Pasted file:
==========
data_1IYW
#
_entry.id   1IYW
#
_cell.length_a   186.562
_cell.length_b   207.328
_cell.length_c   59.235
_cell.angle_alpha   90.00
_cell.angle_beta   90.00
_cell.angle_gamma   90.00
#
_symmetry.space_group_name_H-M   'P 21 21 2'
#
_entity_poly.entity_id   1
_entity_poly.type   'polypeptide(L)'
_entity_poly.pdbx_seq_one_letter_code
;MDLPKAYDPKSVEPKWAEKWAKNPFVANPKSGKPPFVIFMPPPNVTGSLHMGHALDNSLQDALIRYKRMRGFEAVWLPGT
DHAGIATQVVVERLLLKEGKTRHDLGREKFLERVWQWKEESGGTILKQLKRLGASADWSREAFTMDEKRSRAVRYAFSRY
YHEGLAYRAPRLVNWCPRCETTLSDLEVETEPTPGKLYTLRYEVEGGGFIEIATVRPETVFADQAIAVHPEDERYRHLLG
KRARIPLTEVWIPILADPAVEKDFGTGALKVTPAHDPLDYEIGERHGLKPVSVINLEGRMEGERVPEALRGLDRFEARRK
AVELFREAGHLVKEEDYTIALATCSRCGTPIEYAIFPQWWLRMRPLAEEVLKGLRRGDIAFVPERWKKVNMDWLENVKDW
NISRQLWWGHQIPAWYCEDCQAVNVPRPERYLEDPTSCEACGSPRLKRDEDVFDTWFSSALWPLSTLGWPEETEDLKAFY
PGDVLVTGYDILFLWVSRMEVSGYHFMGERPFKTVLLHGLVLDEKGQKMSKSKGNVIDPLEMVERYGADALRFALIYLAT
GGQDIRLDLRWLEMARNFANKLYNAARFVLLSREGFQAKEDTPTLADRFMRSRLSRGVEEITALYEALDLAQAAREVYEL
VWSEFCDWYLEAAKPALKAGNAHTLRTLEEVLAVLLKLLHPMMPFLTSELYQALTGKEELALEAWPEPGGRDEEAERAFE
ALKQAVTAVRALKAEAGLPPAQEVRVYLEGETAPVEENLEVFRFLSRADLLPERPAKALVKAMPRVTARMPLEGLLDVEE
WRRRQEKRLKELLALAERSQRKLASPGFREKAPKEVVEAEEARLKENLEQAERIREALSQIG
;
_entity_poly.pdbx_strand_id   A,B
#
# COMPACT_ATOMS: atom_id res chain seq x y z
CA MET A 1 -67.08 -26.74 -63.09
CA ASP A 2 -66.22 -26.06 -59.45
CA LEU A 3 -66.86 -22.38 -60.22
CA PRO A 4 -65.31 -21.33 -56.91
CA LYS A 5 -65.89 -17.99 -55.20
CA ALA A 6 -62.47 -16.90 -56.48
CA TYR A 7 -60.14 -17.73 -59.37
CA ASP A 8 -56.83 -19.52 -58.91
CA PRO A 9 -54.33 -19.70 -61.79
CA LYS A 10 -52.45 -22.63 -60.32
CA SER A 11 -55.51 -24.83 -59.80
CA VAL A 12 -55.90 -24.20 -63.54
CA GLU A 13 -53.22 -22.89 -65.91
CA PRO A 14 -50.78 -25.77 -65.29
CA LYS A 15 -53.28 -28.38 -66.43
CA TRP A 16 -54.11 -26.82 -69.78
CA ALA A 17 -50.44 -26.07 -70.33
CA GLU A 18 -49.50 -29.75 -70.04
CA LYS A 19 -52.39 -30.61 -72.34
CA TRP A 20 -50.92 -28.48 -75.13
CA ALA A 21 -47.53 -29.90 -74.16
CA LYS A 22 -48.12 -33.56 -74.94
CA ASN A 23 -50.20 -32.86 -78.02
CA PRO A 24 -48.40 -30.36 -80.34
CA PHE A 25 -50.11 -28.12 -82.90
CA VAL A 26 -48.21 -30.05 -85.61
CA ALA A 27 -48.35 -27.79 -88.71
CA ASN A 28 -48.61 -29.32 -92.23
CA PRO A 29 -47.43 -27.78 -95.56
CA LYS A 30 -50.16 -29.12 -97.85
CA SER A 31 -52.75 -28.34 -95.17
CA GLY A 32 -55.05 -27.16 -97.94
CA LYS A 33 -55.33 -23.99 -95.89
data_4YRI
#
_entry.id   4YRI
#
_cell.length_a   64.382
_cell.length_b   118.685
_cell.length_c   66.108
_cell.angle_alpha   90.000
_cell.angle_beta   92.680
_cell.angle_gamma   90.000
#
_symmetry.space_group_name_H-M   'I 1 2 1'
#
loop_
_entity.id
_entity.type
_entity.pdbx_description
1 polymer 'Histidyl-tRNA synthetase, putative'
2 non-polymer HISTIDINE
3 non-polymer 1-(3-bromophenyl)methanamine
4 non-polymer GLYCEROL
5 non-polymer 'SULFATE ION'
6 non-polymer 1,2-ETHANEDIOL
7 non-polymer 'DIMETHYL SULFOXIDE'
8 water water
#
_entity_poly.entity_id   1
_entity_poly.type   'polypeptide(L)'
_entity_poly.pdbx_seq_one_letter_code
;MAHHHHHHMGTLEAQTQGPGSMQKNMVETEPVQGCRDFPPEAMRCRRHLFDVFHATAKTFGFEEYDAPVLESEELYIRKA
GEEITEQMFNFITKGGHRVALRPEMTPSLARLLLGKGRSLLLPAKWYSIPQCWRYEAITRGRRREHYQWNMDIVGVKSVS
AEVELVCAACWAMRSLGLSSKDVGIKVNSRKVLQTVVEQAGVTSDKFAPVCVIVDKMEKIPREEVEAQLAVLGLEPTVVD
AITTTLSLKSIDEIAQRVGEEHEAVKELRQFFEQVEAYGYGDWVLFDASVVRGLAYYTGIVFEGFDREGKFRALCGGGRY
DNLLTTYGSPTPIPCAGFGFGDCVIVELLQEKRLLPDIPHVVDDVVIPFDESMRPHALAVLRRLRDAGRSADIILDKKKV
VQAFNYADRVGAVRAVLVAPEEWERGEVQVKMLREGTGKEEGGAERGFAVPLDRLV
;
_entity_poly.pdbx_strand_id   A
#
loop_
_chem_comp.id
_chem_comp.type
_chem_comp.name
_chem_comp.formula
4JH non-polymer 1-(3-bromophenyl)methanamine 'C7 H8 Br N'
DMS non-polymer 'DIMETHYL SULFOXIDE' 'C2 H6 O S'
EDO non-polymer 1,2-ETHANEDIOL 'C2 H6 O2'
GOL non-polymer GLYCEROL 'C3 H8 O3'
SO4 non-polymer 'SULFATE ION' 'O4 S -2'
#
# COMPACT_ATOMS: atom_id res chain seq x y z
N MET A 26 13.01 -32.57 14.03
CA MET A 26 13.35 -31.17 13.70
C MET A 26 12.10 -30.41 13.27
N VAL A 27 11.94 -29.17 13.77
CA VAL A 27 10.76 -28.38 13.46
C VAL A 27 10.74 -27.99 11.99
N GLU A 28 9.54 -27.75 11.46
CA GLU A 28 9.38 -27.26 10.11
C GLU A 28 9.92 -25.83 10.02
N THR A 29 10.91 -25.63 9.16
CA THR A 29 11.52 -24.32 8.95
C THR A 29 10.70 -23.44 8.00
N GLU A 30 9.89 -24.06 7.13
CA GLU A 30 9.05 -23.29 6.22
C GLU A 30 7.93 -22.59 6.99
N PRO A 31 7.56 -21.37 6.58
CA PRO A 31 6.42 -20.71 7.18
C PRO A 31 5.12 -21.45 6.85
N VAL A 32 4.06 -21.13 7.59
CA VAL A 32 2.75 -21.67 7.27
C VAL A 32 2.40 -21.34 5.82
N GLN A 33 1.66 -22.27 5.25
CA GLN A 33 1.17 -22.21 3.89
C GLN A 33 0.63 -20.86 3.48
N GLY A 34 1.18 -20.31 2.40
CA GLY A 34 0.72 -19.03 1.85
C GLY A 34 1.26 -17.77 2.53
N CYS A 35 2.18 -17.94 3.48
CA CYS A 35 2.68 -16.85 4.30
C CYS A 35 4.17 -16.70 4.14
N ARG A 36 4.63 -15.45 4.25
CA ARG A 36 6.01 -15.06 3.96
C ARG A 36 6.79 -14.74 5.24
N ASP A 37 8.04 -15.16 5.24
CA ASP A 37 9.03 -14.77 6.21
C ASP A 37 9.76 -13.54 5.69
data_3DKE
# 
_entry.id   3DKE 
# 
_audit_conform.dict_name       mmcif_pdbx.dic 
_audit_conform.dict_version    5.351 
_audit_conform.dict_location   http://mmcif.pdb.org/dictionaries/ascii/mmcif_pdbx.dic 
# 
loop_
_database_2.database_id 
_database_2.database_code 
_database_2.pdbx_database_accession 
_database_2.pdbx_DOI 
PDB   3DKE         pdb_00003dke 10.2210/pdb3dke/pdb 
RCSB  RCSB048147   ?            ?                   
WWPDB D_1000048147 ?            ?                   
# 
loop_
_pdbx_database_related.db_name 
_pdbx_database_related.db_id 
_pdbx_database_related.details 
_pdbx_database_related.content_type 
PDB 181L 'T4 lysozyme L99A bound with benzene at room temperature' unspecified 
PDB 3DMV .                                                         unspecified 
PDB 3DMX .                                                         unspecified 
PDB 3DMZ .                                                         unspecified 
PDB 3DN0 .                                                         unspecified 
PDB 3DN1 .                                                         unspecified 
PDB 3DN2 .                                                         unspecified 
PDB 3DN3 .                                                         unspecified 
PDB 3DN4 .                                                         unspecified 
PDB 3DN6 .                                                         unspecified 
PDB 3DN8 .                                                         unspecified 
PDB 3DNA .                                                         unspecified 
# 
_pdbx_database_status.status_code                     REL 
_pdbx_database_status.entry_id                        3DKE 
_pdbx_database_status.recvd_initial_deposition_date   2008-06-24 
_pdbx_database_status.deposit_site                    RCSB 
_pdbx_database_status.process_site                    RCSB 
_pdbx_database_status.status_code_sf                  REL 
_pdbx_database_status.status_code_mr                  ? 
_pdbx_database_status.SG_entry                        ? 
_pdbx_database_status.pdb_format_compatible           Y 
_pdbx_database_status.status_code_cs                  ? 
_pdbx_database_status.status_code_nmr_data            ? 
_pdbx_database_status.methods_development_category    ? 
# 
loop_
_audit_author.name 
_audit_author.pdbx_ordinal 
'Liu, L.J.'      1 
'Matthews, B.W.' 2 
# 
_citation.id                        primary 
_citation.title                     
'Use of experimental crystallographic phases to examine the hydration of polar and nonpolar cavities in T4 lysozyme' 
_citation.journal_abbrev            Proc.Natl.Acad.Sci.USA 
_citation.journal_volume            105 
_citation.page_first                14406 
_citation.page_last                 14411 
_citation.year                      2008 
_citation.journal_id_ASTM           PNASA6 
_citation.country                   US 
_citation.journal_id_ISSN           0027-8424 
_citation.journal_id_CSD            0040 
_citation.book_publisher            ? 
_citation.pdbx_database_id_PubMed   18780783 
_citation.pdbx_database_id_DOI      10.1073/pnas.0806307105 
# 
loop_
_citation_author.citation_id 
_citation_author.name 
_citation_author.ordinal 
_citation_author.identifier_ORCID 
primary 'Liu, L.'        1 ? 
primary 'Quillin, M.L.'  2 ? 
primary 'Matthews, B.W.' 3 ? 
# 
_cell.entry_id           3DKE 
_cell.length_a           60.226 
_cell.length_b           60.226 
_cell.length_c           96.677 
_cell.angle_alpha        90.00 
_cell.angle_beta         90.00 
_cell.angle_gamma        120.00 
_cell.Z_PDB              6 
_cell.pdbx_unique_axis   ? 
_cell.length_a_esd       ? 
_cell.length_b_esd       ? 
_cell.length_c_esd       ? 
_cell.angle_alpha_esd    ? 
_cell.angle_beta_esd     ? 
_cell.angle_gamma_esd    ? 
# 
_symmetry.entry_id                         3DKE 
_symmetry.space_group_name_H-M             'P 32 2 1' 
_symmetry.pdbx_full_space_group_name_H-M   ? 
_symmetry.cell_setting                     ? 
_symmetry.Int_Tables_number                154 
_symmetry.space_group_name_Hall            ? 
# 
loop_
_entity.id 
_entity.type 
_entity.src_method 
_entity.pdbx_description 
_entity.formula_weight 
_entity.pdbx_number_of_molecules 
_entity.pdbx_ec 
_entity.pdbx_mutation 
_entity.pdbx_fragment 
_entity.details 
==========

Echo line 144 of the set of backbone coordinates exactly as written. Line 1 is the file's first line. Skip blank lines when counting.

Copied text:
C CYS A 35 4.17 -16.70 4.14